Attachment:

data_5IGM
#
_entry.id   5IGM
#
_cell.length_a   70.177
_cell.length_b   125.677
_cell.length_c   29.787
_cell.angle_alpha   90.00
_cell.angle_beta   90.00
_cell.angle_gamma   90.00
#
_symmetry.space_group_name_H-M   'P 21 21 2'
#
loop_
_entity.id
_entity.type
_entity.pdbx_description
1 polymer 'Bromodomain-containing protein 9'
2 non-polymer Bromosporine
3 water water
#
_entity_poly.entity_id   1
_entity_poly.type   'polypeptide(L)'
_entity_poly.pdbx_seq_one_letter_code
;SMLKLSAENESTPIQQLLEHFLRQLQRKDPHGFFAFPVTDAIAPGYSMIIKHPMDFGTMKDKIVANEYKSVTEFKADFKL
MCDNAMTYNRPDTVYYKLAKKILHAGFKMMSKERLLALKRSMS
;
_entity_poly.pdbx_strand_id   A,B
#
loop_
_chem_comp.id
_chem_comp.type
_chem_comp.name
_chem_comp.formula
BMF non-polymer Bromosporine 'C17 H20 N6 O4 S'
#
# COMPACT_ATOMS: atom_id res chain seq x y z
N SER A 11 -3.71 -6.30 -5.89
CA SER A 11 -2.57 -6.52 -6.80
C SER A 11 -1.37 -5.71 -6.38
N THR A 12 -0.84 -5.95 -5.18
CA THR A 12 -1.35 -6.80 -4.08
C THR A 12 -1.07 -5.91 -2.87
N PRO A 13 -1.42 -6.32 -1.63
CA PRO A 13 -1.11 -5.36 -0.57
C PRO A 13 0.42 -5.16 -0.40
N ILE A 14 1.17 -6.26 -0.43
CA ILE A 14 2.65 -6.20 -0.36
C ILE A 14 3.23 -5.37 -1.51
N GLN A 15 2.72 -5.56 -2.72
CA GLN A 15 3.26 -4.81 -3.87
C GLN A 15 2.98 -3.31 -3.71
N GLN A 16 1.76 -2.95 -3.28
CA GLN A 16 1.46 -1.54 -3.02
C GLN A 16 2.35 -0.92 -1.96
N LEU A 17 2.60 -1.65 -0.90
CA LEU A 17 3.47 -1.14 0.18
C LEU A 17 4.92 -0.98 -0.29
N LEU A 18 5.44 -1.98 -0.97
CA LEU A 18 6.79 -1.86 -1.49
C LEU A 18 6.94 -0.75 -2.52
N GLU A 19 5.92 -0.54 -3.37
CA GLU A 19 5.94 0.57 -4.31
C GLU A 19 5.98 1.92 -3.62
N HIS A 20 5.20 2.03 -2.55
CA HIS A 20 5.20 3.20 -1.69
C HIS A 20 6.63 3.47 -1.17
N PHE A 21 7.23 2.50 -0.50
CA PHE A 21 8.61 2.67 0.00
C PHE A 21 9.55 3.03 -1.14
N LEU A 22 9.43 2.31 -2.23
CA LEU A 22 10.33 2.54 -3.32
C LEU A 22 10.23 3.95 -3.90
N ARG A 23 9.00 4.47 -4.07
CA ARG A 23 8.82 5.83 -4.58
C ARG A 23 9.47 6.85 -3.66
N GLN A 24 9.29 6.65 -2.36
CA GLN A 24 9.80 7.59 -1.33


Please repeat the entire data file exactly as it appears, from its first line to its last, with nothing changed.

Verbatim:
data_5IGM
#
_entry.id   5IGM
#
_cell.length_a   70.177
_cell.length_b   125.677
_cell.length_c   29.787
_cell.angle_alpha   90.00
_cell.angle_beta   90.00
_cell.angle_gamma   90.00
#
_symmetry.space_group_name_H-M   'P 21 21 2'
#
loop_
_entity.id
_entity.type
_entity.pdbx_description
1 polymer 'Bromodomain-containing protein 9'
2 non-polymer Bromosporine
3 water water
#
_entity_poly.entity_id   1
_entity_poly.type   'polypeptide(L)'
_entity_poly.pdbx_seq_one_letter_code
;SMLKLSAENESTPIQQLLEHFLRQLQRKDPHGFFAFPVTDAIAPGYSMIIKHPMDFGTMKDKIVANEYKSVTEFKADFKL
MCDNAMTYNRPDTVYYKLAKKILHAGFKMMSKERLLALKRSMS
;
_entity_poly.pdbx_strand_id   A,B
#
loop_
_chem_comp.id
_chem_comp.type
_chem_comp.name
_chem_comp.formula
BMF non-polymer Bromosporine 'C17 H20 N6 O4 S'
#
# COMPACT_ATOMS: atom_id res chain seq x y z
N SER A 11 -3.71 -6.30 -5.89
CA SER A 11 -2.57 -6.52 -6.80
C SER A 11 -1.37 -5.71 -6.38
N THR A 12 -0.84 -5.95 -5.18
CA THR A 12 -1.35 -6.80 -4.08
C THR A 12 -1.07 -5.91 -2.87
N PRO A 13 -1.42 -6.32 -1.63
CA PRO A 13 -1.11 -5.36 -0.57
C PRO A 13 0.42 -5.16 -0.40
N ILE A 14 1.17 -6.26 -0.43
CA ILE A 14 2.65 -6.20 -0.36
C ILE A 14 3.23 -5.37 -1.51
N GLN A 15 2.72 -5.56 -2.72
CA GLN A 15 3.26 -4.81 -3.87
C GLN A 15 2.98 -3.31 -3.71
N GLN A 16 1.76 -2.95 -3.28
CA GLN A 16 1.46 -1.54 -3.02
C GLN A 16 2.35 -0.92 -1.96
N LEU A 17 2.60 -1.65 -0.90
CA LEU A 17 3.47 -1.14 0.18
C LEU A 17 4.92 -0.98 -0.29
N LEU A 18 5.44 -1.98 -0.97
CA LEU A 18 6.79 -1.86 -1.49
C LEU A 18 6.94 -0.75 -2.52
N GLU A 19 5.92 -0.54 -3.37
CA GLU A 19 5.94 0.57 -4.31
C GLU A 19 5.98 1.92 -3.62
N HIS A 20 5.20 2.03 -2.55
CA HIS A 20 5.20 3.20 -1.69
C HIS A 20 6.63 3.47 -1.17
N PHE A 21 7.23 2.50 -0.50
CA PHE A 21 8.61 2.67 0.00
C PHE A 21 9.55 3.03 -1.14
N LEU A 22 9.43 2.31 -2.23
CA LEU A 22 10.33 2.54 -3.32
C LEU A 22 10.23 3.95 -3.90
N ARG A 23 9.00 4.47 -4.07
CA ARG A 23 8.82 5.83 -4.58
C ARG A 23 9.47 6.85 -3.66
N GLN A 24 9.29 6.65 -2.36
CA GLN A 24 9.80 7.59 -1.33